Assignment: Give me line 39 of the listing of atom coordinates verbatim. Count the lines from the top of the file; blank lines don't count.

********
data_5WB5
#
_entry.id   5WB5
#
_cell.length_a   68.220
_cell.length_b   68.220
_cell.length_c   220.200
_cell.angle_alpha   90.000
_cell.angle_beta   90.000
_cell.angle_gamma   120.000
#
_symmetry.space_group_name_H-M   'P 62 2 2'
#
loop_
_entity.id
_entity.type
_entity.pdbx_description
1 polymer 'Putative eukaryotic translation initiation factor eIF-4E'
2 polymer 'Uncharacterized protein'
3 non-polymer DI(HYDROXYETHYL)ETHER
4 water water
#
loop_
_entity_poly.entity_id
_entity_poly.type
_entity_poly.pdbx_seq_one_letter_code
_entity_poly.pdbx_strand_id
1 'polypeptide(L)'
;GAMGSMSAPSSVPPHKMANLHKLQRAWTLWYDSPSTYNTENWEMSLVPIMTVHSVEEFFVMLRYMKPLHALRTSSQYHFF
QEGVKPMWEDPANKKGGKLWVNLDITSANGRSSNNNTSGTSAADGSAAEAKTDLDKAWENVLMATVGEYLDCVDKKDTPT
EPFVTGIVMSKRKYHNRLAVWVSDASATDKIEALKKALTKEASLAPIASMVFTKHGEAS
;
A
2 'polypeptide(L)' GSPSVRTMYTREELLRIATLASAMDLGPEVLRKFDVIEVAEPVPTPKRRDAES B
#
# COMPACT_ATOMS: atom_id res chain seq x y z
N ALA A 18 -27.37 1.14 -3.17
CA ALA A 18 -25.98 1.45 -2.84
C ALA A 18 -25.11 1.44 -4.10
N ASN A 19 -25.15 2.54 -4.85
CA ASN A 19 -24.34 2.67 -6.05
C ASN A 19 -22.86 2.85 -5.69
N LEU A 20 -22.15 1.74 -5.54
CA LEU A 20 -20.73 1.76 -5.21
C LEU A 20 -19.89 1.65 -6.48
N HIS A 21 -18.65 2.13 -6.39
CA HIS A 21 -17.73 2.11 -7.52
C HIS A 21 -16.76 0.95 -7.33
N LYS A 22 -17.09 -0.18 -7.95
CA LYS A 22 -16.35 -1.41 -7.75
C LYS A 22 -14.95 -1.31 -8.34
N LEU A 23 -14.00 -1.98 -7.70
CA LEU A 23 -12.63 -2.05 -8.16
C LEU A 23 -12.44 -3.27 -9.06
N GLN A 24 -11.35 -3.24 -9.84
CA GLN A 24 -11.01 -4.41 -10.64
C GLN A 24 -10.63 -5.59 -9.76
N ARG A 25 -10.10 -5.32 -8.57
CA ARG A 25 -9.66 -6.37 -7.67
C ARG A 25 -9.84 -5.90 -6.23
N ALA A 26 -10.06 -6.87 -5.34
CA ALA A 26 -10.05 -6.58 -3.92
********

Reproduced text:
C ALA A 18 -25.11 1.44 -4.10